Mboweni troubles banks

Johannesburg - Bank heads have called for an urgent meeting with Reserve Bank governor Tito Mboweni, following remarks by the latter implying that banks' prime lending rates are too high.

During a forum on monetary policy review last week Mboweni interrupted a presentation by Dr Gregg Farrell to censure banks about the wide gap between the repo rate and the prime lending rate.

The difference between the repo rate, at which the Reserve Bank lends to commercial banks, and the prime lending rate, the reference rate at which commercial banks lend to their clients, is running at 3.5 percentage points.

It's time that South Africans all protest and plead for lower interest rates, declared Mboweni over the wide disparity. He added that moral suasion over the past ten years has not worked.

"We sent a letter to Mboweni to request a meeting to find out if we should hold a public debate on this," declares Banking Association (Basa) chief executive Cas Coovadia.

He was not prepared to comment on Mboweni's remarks before a meeting is held.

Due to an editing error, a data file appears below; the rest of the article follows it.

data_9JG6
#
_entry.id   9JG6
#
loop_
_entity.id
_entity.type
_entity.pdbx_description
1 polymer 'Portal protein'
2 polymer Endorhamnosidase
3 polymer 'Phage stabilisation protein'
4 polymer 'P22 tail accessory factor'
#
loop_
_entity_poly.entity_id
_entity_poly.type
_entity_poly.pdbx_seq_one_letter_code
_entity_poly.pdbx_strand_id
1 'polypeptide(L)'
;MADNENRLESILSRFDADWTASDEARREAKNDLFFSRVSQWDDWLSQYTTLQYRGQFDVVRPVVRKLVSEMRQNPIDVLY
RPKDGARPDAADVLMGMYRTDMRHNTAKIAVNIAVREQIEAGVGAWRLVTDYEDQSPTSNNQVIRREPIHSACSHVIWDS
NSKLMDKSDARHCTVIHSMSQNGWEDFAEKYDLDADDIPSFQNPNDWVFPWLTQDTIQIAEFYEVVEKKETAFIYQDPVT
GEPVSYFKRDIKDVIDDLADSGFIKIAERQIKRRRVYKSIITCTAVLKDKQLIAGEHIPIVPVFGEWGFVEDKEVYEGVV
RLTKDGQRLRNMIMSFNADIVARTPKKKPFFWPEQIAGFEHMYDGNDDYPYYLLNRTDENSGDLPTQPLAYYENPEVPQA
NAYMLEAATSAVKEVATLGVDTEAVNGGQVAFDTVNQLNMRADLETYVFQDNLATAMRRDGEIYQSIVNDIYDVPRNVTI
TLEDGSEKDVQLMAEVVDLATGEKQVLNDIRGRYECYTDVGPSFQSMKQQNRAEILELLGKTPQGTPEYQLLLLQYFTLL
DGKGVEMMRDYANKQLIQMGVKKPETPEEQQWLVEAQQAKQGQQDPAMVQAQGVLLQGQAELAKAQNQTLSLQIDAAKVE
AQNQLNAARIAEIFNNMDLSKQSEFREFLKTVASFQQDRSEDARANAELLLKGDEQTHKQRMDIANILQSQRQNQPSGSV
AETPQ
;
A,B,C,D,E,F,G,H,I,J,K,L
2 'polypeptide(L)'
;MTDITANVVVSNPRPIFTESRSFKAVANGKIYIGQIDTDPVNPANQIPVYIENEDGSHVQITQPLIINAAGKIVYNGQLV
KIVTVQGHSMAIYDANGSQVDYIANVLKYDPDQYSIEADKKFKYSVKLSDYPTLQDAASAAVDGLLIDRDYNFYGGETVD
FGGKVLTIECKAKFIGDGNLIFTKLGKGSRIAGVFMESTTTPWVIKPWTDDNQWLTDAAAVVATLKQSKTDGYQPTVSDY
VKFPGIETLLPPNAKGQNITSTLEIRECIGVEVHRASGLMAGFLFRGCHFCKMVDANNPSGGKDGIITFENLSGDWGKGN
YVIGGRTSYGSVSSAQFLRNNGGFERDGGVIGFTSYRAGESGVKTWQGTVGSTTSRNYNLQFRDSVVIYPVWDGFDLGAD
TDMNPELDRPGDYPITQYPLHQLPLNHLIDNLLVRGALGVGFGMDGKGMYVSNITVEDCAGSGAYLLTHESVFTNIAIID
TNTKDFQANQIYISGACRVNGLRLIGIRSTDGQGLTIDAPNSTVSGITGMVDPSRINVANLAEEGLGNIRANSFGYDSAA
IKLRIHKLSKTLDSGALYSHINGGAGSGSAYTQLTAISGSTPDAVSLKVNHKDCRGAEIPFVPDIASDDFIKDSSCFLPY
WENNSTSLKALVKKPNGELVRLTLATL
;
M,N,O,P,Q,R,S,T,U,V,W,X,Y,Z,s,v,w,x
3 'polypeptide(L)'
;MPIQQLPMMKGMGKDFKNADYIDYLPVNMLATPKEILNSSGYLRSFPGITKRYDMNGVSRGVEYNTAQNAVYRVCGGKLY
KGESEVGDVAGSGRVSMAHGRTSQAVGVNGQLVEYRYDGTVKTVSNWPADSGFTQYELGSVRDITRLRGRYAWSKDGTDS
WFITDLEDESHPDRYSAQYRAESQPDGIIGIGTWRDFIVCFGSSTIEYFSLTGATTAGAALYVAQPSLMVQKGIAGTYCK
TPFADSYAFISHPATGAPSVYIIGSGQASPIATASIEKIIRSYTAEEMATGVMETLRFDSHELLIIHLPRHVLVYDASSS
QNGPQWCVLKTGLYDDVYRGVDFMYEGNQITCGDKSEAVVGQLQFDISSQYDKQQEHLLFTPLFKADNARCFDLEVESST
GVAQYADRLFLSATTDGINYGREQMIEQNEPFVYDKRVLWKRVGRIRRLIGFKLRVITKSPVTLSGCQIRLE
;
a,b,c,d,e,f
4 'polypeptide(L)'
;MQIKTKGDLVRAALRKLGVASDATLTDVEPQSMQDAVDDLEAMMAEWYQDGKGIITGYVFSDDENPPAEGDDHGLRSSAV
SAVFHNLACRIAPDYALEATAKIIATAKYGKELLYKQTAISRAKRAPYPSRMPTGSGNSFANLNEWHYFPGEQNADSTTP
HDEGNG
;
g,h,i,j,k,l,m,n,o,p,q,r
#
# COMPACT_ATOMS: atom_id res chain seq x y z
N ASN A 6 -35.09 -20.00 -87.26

"We don't understand what [Mboweni] was saying," he observed.

Standard Bank SA chief executive Sim Tshabalala reckons that moral suasion has always worked.

"Moral suasion [by the central bank] is very important [for the banking industry]," he continued. "We take the Reserve Bank and Mboweni very seriously."

He said this was because it was banks' job to carry out the Reserve Bank's monetary policy.

During the forum Mboweni also said that banks should rethink the difference between the repo and prime rates, and asked if a little competition between banks might not be a good idea.

According to Tshabalala fierce competition certainly exists between banks.

"We compete with banks as well as with money-market funds and unit trusts, which increases the cost of taking deposits, in terms of the interest that banks have to pay," he explained. "The broad public negotiates vigorously with banks for loans at rates below prime."

Last week readers phoned Sake24 to complain that banks had fixed newly negotiated finance costs at prime plus, whereas they had previously been below prime. "The National Credit Act obliges banks to re-examine clients' risk profiles," says Coovadia.

Tshabalala points out that in terms of the Basel code for banks a bank has to hold a certain level of capital against a clients' loan. Should a client's risk profile deteriorate, such as because of cash-flow problems, the bank is required to hold more capital against it.

"Since September and October last year long-term financing has become more expensive for banks," Tshabalala explains, with reference to the larger amounts of capital that banks now need to hold amid the global financial crisis, as clients' risk profiles worsen.


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